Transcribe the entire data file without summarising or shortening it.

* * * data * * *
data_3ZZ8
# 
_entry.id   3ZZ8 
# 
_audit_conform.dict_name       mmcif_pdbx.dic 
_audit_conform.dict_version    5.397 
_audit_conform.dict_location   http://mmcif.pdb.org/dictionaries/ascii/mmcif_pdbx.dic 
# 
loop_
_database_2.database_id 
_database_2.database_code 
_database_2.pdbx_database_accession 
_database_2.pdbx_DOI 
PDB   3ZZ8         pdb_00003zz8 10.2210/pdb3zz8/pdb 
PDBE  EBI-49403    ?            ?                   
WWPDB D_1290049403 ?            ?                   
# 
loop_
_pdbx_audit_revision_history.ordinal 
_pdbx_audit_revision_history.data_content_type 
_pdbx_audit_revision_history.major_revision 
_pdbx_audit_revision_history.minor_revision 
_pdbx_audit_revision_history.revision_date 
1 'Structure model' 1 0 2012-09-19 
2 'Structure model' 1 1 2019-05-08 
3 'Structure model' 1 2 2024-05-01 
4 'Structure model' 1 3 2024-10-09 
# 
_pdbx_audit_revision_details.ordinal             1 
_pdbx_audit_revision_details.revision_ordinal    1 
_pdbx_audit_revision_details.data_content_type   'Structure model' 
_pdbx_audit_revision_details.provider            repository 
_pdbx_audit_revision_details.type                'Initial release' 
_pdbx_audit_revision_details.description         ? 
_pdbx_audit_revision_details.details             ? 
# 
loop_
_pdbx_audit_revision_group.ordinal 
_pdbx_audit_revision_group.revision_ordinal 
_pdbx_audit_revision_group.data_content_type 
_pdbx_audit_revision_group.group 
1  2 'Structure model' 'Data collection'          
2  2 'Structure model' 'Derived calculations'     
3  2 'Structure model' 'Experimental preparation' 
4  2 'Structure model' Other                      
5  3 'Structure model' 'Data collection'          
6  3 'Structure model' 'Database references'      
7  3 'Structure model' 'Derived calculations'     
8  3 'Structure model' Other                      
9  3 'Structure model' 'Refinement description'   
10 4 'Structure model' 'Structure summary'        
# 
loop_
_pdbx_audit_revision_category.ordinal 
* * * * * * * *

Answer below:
data_3ZZ8
# 
_entry.id   3ZZ8 
# 
_audit_conform.dict_name       mmcif_pdbx.dic 
_audit_conform.dict_version    5.397 
_audit_conform.dict_location   http://mmcif.pdb.org/dictionaries/ascii/mmcif_pdbx.dic 
# 
loop_
_database_2.database_id 
_database_2.database_code 
_database_2.pdbx_database_accession 
_database_2.pdbx_DOI 
PDB   3ZZ8         pdb_00003zz8 10.2210/pdb3zz8/pdb 
PDBE  EBI-49403    ?            ?                   
WWPDB D_1290049403 ?            ?                   
# 
loop_
_pdbx_audit_revision_history.ordinal 
_pdbx_audit_revision_history.data_content_type 
_pdbx_audit_revision_history.major_revision 
_pdbx_audit_revision_history.minor_revision 
_pdbx_audit_revision_history.revision_date 
1 'Structure model' 1 0 2012-09-19 
2 'Structure model' 1 1 2019-05-08 
3 'Structure model' 1 2 2024-05-01 
4 'Structure model' 1 3 2024-10-09 
# 
_pdbx_audit_revision_details.ordinal             1 
_pdbx_audit_revision_details.revision_ordinal    1 
_pdbx_audit_revision_details.data_content_type   'Structure model' 
_pdbx_audit_revision_details.provider            repository 
_pdbx_audit_revision_details.type                'Initial release' 
_pdbx_audit_revision_details.description         ? 
_pdbx_audit_revision_details.details             ? 
# 
loop_
_pdbx_audit_revision_group.ordinal 
_pdbx_audit_revision_group.revision_ordinal 
_pdbx_audit_revision_group.data_content_type 
_pdbx_audit_revision_group.group 
1  2 'Structure model' 'Data collection'          
2  2 'Structure model' 'Derived calculations'     
3  2 'Structure model' 'Experimental preparation' 
4  2 'Structure model' Other                      
5  3 'Structure model' 'Data collection'          
6  3 'Structure model' 'Database references'      
7  3 'Structure model' 'Derived calculations'     
8  3 'Structure model' Other                      
9  3 'Structure model' 'Refinement description'   
10 4 'Structure model' 'Structure summary'        
# 
loop_
_pdbx_audit_revision_category.ordinal 